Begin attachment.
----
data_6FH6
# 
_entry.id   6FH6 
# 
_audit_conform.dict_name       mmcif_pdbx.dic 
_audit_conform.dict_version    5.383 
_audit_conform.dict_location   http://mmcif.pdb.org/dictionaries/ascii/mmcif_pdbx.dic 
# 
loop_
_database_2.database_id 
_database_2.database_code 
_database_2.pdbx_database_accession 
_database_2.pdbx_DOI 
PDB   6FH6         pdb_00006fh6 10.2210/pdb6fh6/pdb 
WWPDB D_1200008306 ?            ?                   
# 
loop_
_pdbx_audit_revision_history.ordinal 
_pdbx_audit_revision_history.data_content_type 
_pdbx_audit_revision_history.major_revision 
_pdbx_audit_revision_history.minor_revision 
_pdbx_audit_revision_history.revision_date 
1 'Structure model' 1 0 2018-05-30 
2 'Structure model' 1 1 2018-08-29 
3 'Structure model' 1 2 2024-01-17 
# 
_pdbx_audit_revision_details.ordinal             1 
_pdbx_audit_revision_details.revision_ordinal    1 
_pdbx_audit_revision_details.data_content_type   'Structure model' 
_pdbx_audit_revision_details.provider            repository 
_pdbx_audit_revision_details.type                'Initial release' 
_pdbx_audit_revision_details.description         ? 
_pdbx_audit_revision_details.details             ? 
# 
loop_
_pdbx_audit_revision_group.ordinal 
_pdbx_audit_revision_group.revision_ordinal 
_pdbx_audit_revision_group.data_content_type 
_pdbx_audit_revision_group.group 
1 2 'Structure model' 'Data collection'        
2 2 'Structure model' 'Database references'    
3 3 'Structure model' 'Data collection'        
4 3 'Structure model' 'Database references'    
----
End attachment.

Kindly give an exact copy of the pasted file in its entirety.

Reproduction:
data_6FH6
# 
_entry.id   6FH6 
# 
_audit_conform.dict_name       mmcif_pdbx.dic 
_audit_conform.dict_version    5.383 
_audit_conform.dict_location   http://mmcif.pdb.org/dictionaries/ascii/mmcif_pdbx.dic 
# 
loop_
_database_2.database_id 
_database_2.database_code 
_database_2.pdbx_database_accession 
_database_2.pdbx_DOI 
PDB   6FH6         pdb_00006fh6 10.2210/pdb6fh6/pdb 
WWPDB D_1200008306 ?            ?                   
# 
loop_
_pdbx_audit_revision_history.ordinal 
_pdbx_audit_revision_history.data_content_type 
_pdbx_audit_revision_history.major_revision 
_pdbx_audit_revision_history.minor_revision 
_pdbx_audit_revision_history.revision_date 
1 'Structure model' 1 0 2018-05-30 
2 'Structure model' 1 1 2018-08-29 
3 'Structure model' 1 2 2024-01-17 
# 
_pdbx_audit_revision_details.ordinal             1 
_pdbx_audit_revision_details.revision_ordinal    1 
_pdbx_audit_revision_details.data_content_type   'Structure model' 
_pdbx_audit_revision_details.provider            repository 
_pdbx_audit_revision_details.type                'Initial release' 
_pdbx_audit_revision_details.description         ? 
_pdbx_audit_revision_details.details             ? 
# 
loop_
_pdbx_audit_revision_group.ordinal 
_pdbx_audit_revision_group.revision_ordinal 
_pdbx_audit_revision_group.data_content_type 
_pdbx_audit_revision_group.group 
1 2 'Structure model' 'Data collection'        
2 2 'Structure model' 'Database references'    
3 3 'Structure model' 'Data collection'        
4 3 'Structure model' 'Database references'    